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Amanda Shires – To The Sunset

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Texan lyricist’s rock-inspired album highlights the versatility of herself and Americana.

Image of Amanda Shires – To The Sunset

(Silver Knife/Thirty Tigers, out Fri 3 Aug 2018)

When Americana lyricist Amanda Shires announced her latest project in May, it was described as featuring an “edgier sound and attitude” in its exploration of addiction, mental health and self-esteem from a woman’s perspective. With that in mind, it was inevitable that people would question how edgy Americana can truly be. However, Shires’ new album To The Sunset throws all preconceptions out of the window in what is a powerful, rock and roll-inspired album that maintains the multi-instrumental artist’s penchant for poetic and evocative story-telling.

To The Sunset begins with the slow yet powerful Parking Lot Pirouette, throughout which Shires’ haunting vocals emphasise the morose feel of the track, while being perfectly accompanied by Peter Levin’s harmonious keyboard. However, the album quickly takes a more upbeat route with the return of Swimmer from Shires’ 2011 album, Carrying Lightning. The track is welcome and allows Shires’ background as a violinist to emerge and provide a country feel to the affair.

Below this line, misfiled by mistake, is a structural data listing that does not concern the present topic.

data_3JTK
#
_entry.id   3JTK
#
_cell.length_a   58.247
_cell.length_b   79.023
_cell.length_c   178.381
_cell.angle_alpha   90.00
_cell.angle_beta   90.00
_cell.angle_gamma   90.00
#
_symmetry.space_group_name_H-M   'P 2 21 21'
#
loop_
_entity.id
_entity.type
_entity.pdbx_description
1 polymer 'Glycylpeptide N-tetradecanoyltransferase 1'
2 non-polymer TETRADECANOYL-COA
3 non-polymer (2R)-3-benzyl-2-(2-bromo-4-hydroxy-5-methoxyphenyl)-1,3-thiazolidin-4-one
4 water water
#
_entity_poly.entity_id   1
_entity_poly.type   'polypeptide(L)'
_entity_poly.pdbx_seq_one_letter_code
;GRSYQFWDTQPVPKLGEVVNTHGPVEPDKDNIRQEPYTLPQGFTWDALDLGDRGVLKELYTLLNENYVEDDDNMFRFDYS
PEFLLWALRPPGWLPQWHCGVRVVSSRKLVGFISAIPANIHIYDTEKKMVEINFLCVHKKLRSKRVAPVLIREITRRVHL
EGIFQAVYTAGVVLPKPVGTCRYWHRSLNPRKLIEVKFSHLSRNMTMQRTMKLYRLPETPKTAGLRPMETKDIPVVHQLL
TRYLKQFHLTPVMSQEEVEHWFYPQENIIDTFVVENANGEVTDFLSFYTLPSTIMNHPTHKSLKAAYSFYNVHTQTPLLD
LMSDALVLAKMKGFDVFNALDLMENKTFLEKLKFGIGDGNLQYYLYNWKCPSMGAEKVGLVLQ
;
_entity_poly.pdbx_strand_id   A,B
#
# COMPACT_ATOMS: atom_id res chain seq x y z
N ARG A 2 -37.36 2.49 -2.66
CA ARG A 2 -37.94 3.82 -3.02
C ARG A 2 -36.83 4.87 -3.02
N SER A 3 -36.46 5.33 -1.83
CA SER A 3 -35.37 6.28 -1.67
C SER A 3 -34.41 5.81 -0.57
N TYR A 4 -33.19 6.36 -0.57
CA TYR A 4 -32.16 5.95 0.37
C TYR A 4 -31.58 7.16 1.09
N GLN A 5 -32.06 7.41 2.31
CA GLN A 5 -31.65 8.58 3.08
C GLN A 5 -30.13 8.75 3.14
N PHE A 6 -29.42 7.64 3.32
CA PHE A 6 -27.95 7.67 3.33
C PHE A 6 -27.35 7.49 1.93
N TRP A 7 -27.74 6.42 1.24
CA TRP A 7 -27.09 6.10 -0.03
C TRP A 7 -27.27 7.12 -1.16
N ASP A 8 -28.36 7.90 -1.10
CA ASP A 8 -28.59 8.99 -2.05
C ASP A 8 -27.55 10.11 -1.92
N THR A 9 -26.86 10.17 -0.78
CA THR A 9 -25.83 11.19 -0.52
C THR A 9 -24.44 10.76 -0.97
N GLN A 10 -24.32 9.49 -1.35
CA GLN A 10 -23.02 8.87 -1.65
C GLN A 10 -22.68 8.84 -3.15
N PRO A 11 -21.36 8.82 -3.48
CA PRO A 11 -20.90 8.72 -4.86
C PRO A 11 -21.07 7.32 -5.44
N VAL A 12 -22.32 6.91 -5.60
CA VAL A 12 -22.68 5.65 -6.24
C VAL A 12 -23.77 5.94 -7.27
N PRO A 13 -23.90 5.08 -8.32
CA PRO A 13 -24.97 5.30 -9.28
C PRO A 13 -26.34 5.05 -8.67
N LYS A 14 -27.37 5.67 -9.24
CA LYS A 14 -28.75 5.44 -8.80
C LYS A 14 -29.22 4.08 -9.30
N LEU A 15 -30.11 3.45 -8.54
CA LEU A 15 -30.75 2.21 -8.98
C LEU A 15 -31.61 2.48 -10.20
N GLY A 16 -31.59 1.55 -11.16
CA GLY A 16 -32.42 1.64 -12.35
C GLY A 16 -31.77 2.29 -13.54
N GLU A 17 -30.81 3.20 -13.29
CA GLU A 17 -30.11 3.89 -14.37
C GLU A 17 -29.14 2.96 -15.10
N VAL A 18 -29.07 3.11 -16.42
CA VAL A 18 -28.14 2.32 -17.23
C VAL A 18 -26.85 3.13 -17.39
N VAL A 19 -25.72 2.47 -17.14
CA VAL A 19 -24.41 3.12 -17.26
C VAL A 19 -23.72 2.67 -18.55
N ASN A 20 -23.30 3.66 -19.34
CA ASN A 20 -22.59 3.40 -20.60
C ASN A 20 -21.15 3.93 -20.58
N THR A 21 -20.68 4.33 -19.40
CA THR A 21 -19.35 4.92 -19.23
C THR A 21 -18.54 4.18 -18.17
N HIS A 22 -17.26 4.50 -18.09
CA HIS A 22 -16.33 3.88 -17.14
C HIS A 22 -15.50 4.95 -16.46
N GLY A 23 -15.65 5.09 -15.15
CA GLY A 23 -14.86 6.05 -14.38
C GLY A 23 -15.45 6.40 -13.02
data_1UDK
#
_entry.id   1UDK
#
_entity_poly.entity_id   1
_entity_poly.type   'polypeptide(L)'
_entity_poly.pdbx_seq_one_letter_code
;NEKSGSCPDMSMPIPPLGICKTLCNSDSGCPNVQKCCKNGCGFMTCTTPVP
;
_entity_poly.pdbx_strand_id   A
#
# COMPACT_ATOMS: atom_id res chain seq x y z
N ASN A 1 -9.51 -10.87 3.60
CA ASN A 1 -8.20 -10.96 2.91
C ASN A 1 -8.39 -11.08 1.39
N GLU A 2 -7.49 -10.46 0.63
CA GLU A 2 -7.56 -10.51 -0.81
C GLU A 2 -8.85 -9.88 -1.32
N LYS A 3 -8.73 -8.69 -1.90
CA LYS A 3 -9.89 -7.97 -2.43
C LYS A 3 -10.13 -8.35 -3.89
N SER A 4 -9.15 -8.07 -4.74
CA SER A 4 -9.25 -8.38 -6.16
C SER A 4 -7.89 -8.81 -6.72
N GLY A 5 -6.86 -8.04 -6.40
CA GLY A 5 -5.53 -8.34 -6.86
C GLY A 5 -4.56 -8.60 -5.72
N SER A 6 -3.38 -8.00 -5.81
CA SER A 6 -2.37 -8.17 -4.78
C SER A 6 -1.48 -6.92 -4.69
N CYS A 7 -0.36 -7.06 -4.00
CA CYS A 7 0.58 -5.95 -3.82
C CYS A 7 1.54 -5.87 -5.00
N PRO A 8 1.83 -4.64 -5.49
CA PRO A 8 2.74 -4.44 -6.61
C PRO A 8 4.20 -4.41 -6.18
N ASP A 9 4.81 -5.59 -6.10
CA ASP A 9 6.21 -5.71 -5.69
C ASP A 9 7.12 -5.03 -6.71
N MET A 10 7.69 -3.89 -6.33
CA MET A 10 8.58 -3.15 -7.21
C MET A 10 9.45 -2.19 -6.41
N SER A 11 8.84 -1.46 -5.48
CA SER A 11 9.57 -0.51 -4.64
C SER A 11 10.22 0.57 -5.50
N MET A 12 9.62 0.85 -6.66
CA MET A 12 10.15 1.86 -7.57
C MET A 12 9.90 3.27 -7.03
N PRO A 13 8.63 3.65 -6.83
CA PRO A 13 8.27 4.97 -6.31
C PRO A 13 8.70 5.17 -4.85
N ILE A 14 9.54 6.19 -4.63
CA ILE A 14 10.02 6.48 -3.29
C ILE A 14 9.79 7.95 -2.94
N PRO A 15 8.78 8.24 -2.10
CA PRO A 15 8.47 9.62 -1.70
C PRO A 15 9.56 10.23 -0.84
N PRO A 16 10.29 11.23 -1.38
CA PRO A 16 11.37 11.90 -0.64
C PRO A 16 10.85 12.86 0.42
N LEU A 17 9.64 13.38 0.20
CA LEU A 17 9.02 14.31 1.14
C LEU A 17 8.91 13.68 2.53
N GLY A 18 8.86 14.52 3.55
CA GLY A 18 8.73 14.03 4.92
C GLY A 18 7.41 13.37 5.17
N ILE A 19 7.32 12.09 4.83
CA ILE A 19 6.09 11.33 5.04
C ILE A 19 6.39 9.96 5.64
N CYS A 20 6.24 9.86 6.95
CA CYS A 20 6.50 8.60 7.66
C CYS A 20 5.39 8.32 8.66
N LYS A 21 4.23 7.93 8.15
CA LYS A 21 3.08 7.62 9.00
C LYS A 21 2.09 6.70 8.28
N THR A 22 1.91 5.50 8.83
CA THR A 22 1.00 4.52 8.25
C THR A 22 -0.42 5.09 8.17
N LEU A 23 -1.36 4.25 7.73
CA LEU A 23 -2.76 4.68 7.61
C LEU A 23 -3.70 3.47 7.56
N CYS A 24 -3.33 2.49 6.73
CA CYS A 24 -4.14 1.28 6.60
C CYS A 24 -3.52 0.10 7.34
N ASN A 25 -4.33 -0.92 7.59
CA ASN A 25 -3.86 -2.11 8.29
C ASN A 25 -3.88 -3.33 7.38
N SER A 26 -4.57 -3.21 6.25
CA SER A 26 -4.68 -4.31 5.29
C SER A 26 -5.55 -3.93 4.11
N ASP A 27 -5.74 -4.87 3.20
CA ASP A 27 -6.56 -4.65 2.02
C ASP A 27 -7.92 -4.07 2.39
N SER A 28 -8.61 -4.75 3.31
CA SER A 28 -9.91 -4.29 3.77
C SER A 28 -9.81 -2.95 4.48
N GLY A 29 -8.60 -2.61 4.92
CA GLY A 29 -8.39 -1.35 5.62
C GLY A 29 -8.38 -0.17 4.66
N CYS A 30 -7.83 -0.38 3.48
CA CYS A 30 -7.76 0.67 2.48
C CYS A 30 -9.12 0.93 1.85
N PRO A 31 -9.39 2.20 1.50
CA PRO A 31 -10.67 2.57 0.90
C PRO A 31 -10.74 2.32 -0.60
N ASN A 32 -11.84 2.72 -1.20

Leave it Alone, the first single from the album, continues this tonal shift with a song that seems oddly reminiscent of R.E.M, providing a soft-rock vibe with vocals akin to Stevie Nicks. This is a feeling that continues with Eve’s Daughter, a deeply personal story of Shires’ mother, and one of the album’s many highlights. It’s a surprisingly heavy track and demonstrates the versatility of Shires, the accompanying artists, and Americana as a genre. The same can be said of Take On The Dark, which is a fun rock track with a pervasive bassline, and both Break Out The Champagne and White Feather. Although they feel a bit more traditional, the tracks still maintain the rock vibes that make the album standout.

However, not all songs are to this calibre; Charms is a pleasant acoustic song but is quickly forgotten. Similarly, Mirror Mirror is deeply atmospheric and poetic but never quite reaches the same success of Shires’ earlier songs. This is more than made up for by Wasn’t I Paying Attention?, which is a narrative tour-de-force with bluesy overtones and an incredibly catchy chorus. All of this builds to a startlingly poignant ending that addresses important mental health issues which are best left to be discovered by the listener.